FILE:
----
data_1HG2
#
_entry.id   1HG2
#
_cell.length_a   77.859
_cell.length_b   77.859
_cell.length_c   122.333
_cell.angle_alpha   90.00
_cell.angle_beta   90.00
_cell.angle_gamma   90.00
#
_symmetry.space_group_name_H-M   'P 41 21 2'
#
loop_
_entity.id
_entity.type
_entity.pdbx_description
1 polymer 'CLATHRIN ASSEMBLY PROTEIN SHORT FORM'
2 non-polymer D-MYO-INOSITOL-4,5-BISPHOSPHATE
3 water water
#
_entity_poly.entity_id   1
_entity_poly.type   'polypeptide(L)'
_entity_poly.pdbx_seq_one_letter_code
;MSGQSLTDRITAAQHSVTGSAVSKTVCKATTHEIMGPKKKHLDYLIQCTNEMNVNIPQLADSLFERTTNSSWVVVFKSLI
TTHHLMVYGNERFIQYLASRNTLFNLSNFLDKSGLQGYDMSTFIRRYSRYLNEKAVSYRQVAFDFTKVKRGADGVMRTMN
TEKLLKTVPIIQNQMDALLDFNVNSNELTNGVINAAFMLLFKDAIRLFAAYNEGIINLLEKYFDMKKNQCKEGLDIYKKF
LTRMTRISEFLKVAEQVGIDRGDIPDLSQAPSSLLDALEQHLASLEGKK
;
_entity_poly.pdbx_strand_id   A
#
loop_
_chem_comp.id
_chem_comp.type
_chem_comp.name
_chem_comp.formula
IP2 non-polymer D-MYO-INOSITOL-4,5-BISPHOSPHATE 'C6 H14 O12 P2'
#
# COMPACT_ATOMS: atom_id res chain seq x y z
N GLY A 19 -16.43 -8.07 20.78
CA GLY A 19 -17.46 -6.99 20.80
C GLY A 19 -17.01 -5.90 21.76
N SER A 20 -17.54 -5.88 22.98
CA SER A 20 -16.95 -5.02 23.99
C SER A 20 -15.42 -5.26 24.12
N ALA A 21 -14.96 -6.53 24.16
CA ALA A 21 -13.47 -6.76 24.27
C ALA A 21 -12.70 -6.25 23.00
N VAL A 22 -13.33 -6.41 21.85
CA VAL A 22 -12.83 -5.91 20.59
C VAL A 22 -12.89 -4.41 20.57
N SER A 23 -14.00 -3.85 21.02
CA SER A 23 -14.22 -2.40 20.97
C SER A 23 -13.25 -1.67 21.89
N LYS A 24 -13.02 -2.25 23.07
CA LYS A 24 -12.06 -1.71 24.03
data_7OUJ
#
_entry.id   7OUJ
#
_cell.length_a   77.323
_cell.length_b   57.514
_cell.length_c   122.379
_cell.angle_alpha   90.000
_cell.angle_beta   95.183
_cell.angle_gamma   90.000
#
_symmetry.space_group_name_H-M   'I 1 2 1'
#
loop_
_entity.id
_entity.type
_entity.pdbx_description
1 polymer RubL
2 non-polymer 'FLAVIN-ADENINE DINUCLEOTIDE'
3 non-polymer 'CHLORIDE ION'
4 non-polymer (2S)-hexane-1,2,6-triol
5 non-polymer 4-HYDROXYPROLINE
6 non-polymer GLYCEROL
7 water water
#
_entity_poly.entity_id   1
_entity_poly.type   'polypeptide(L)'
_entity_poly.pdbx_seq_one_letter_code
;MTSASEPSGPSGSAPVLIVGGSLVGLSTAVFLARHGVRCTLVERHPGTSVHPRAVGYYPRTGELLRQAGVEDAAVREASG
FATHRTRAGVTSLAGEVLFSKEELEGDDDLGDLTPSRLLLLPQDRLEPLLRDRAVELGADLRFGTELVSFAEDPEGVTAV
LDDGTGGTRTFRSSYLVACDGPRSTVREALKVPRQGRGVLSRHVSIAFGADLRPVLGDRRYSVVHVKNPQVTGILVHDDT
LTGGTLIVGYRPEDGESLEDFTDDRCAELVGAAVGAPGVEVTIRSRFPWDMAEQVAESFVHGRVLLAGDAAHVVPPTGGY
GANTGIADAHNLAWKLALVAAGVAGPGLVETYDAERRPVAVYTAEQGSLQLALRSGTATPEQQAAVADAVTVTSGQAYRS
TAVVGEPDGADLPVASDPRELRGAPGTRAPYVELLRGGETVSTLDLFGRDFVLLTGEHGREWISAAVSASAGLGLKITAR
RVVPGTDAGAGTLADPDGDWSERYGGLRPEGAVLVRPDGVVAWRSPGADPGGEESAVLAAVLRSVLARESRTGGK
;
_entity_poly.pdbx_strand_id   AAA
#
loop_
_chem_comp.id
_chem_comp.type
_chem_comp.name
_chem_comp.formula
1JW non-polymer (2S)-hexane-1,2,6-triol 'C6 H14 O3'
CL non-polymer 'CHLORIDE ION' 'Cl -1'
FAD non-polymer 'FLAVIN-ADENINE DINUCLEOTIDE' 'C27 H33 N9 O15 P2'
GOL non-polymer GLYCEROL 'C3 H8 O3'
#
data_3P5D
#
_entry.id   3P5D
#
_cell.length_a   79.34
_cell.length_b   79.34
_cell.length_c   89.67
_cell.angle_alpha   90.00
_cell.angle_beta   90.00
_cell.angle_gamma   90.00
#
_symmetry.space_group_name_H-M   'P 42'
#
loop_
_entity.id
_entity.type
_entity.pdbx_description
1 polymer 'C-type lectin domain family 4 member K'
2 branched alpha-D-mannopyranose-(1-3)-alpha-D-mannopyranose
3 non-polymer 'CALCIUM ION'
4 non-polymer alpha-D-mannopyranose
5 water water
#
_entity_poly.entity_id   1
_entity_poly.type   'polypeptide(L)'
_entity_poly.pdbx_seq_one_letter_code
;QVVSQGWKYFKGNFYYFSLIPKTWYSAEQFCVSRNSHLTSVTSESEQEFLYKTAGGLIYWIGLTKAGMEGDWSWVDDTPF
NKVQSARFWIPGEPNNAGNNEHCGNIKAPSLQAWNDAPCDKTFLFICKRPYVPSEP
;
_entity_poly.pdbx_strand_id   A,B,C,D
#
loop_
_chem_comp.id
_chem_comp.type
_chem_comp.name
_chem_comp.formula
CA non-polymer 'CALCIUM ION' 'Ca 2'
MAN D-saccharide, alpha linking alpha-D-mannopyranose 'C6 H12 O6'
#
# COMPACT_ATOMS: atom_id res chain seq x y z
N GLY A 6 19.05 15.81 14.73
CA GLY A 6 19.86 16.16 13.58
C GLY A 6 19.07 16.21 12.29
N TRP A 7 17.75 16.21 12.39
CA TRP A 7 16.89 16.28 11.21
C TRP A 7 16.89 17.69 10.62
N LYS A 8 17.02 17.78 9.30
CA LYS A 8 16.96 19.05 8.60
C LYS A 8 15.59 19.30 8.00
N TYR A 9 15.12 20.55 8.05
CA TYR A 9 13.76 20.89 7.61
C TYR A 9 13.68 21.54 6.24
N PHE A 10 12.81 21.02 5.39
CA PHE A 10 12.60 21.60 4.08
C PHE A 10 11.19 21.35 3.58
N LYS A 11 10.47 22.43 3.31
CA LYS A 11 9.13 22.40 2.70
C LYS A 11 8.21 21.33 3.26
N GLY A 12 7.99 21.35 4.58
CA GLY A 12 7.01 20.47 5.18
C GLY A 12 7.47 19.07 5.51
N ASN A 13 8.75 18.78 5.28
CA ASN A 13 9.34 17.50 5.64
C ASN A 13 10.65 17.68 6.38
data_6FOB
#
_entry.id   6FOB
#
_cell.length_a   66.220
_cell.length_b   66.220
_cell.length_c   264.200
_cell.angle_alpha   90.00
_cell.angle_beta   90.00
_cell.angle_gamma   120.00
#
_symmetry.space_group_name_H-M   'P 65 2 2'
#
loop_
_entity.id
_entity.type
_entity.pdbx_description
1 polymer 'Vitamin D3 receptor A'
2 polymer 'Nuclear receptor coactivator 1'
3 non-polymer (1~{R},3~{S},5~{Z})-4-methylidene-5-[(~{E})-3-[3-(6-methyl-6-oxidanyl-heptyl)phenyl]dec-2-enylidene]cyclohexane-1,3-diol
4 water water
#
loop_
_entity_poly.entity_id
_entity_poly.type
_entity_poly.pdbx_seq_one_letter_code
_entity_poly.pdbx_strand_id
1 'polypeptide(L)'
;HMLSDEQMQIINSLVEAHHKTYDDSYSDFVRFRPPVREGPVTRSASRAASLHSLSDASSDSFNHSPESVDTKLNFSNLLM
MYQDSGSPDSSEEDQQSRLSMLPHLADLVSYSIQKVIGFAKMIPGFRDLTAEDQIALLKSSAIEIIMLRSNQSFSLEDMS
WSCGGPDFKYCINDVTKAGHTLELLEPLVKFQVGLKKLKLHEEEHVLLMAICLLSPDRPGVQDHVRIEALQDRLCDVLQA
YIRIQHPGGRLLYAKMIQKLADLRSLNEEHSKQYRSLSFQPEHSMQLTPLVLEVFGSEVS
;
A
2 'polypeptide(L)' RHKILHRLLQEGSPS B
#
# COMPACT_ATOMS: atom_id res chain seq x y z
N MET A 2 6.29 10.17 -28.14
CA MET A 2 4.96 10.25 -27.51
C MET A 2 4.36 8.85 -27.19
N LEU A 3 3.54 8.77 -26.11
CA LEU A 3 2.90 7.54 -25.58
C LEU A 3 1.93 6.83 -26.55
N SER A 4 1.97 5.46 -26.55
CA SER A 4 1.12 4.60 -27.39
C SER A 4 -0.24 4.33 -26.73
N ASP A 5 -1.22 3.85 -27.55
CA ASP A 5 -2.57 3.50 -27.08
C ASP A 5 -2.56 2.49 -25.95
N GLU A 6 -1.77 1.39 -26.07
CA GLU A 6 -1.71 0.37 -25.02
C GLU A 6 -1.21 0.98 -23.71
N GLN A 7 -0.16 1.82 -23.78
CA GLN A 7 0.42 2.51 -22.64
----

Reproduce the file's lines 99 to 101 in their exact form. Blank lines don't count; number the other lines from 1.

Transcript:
_chem_comp.formula
1JW non-polymer (2S)-hexane-1,2,6-triol 'C6 H14 O3'
CL non-polymer 'CHLORIDE ION' 'Cl -1'